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Surgery for Congenital Heart Disease (CHD)| Volume 123, ISSUE 6, P1147-1154, June 2002

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Surgical creation of aortopulmonary window in selected patients with pulmonary atresia with poorly developed aortopulmonary collaterals and hypoplastic pulmonary arteries

      Abstract

      Objective: The morphologic characteristics of the pulmonary circulation vary widely in patients with pulmonary atresia, ventricular septal defect, and major aortopulmonary collaterals. Although we favor single-stage unifocalization and complete repair as the procedure of choice, a subgroup of patients who meet specific criteria have been treated with initial surgical creation of an aortopulmonary window. Methods: Eighteen patients who were considered unsuitable candidates for single-stage repair underwent surgical creation of an aortopulmonary window. Selection criteria included the following: (1) presence of centrally confluent true pulmonary arteries 1.0 to 2.5 mm in diameter, with a well-developed peripheral arborization pattern; (2) multiple small aortopulmonary collateral vessels, most of which communicated with the true pulmonary arterial system; and (3) the presence of marked cyanosis. Results: There were no early deaths, and the 2 late deaths were both unrelated to the procedure. Follow-up angiography (n = 17) demonstrated good growth of true pulmonary arteries in 15 of 17 cases (88%). Mean pulmonary artery diameter increased from 1.76 mm to 3.45 mm. Subsequent operations have been performed in 15 of 18 cases (83%). Intracardiac repair with or without additional unifocalization was achieved in 8 of these 15 (53%). Seven patients (47%) have undergone staged unifocalization as the next procedure; of these, 3 were able to have intracardiac repair. Thus 11 of the 15 patients who have undergone second operations (73%) have had complete intracardiac repair. Conclusions: The initial surgical creation of an aortopulmonary window in carefully selected patients can increase the size of the true pulmonary arteries, making these patients better candidates for eventual intracardiac repair. The procedure should be avoided in patients with pulmonary overcirculation, a predominance of isolated supply collaterals, or true pulmonary arteries larger than 2.5 mm in diameter, and it is not applicable without a true pulmonary artery central confluence.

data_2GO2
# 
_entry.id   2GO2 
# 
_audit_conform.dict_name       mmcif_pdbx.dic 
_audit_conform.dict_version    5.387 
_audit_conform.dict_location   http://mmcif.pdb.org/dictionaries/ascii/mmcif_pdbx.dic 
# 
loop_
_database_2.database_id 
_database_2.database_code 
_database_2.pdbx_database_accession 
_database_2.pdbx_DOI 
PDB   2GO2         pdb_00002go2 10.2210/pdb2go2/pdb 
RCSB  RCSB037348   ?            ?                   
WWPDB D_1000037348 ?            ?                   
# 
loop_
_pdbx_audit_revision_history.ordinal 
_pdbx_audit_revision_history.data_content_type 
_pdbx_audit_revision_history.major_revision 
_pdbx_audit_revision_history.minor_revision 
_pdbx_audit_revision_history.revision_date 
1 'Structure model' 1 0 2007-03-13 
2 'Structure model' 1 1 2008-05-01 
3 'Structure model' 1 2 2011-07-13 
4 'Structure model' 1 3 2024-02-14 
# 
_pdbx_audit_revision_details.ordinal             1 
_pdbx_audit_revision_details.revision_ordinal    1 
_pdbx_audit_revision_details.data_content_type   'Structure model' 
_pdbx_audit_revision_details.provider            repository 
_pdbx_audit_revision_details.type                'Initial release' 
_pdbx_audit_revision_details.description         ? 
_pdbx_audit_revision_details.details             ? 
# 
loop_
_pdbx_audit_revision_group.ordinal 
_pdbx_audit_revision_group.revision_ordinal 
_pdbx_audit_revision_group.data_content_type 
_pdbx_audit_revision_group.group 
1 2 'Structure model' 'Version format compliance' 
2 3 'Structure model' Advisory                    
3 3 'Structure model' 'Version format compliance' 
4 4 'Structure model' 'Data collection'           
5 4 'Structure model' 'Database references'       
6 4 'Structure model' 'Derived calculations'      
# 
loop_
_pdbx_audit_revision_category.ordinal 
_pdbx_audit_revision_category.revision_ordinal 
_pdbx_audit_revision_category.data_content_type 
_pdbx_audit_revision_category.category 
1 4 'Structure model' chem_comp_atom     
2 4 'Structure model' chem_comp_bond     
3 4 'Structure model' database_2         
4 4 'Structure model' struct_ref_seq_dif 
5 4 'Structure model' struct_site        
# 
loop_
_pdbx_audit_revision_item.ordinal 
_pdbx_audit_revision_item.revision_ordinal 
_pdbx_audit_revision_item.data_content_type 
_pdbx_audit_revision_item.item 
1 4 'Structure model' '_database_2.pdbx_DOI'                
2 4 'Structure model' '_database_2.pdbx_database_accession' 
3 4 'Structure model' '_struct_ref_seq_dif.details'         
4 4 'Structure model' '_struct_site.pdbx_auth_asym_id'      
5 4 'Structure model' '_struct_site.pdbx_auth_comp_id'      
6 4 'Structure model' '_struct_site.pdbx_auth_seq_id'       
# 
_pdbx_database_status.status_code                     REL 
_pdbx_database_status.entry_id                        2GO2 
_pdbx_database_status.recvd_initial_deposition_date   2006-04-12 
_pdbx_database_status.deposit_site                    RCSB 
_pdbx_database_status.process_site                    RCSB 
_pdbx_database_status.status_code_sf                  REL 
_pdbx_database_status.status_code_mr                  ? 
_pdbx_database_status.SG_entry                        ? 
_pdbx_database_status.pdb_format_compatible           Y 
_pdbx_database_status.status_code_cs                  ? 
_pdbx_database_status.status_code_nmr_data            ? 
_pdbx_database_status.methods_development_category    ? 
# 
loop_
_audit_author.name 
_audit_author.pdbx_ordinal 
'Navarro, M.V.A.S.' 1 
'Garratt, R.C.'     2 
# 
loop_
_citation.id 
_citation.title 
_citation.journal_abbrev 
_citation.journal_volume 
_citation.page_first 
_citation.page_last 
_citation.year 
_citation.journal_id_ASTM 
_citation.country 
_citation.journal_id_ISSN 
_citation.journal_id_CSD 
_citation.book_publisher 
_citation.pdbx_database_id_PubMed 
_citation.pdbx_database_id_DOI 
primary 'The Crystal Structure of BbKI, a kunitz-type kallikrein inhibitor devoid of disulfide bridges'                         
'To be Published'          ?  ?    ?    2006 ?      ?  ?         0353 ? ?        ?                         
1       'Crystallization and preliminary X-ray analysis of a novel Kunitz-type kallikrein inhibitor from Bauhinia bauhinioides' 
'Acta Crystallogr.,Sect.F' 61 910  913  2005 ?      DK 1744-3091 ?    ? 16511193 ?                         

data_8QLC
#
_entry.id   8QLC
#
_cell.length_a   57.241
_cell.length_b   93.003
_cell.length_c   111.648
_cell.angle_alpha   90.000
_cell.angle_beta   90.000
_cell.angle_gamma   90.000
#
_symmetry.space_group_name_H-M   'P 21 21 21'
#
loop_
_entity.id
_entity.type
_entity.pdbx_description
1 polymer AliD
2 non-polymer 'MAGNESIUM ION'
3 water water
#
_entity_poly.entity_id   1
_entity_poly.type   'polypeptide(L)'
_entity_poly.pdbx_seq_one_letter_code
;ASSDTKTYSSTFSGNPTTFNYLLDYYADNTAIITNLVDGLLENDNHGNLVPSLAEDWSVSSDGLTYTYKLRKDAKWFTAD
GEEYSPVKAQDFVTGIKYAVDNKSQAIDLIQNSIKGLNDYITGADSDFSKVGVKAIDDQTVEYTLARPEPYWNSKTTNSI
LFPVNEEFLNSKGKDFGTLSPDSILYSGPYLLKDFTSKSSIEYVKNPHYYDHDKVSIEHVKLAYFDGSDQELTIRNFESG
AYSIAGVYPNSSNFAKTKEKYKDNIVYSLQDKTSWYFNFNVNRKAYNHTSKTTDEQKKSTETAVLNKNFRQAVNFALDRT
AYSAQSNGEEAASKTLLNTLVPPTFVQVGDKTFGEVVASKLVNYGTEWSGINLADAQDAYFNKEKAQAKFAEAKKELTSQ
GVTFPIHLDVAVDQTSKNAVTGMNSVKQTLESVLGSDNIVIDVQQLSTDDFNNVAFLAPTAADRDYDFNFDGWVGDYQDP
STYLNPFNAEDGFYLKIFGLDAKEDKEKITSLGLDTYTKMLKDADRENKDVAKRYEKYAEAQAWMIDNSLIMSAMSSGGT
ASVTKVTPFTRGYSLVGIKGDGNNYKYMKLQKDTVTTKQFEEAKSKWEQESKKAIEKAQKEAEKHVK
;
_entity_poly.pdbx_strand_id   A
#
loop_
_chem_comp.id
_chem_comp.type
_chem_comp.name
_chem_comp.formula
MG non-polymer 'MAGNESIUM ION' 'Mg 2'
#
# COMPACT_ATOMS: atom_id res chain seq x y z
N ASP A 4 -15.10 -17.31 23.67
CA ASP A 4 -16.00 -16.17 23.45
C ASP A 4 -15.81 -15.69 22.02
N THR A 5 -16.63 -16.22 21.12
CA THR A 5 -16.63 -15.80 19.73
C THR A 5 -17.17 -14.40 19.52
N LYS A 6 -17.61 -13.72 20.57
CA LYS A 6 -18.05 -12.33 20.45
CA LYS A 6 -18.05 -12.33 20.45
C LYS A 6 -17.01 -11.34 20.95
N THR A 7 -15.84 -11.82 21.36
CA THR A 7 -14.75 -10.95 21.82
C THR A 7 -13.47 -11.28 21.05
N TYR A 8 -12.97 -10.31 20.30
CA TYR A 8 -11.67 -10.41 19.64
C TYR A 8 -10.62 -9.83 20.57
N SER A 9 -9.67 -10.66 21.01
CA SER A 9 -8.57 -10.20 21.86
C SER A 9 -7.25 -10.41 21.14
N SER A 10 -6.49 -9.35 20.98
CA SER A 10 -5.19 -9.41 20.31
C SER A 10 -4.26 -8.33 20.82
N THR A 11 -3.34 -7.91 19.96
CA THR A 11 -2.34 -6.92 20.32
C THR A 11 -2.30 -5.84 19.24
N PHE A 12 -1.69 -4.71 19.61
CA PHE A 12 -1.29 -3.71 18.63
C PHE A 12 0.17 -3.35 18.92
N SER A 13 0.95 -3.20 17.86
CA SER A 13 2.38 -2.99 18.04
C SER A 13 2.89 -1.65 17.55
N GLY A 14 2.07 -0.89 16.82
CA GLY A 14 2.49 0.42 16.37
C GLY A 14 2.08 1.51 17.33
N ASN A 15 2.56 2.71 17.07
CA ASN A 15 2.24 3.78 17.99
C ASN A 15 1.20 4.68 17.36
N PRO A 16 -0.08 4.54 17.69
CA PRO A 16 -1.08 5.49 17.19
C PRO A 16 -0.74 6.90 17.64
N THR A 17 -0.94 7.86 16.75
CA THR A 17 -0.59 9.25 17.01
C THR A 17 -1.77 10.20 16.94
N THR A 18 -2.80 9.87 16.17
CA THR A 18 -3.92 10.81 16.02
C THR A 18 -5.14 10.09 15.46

J Thorac Cardiovasc Surg 2002;123:1147-54
      The morphologic characteristics of the pulmonary circulation vary widely in patients with pulmonary atresia, ventricular septal defect, and major aortopulmonary collaterals. Although we favor single-stage unifocalization and complete repair as the procedure of choice, this approach demands that an adequate amount of native tissue be available for the required extensive reconstruction of the pulmonary arterial system. This native tissue can be derived from the pulmonary arterial system or the aortopulmonary collateral tissue. If adequate native tissue is not available from either or both sources, early single-stage complete repair is not appropriate. A subgroup of patients with inadequate native tissue for reconstruction who meet specific criteria have been treated with initial surgical creation of an aortopulmonary window by means of direct anastomosis between the aorta and diminutive main pulmonary artery trunk. These carefully selected patients have severely hypoplastic, centrally confluent true pulmonary arteries that, despite the central hypoplasia, have relatively well-developed peripheral pulmonary arterial arborization patterns. The collateral distribution in these cases is typically composed of multiple small vessels, most of which communicate with the true pulmonary arterial system. In this patient subgroup, an initial surgical aortopulmonary window was chosen as the best way to increase the size of the true pulmonary arteries, thereby increasing the amount of necessary native tissue and thus making these patients better candidates for eventual intracardiac repair. The selection criteria, surgical management, and subsequent surgical course of these patients were retrospectively reviewed.

      Methods

      Selection criteria and patient characteristics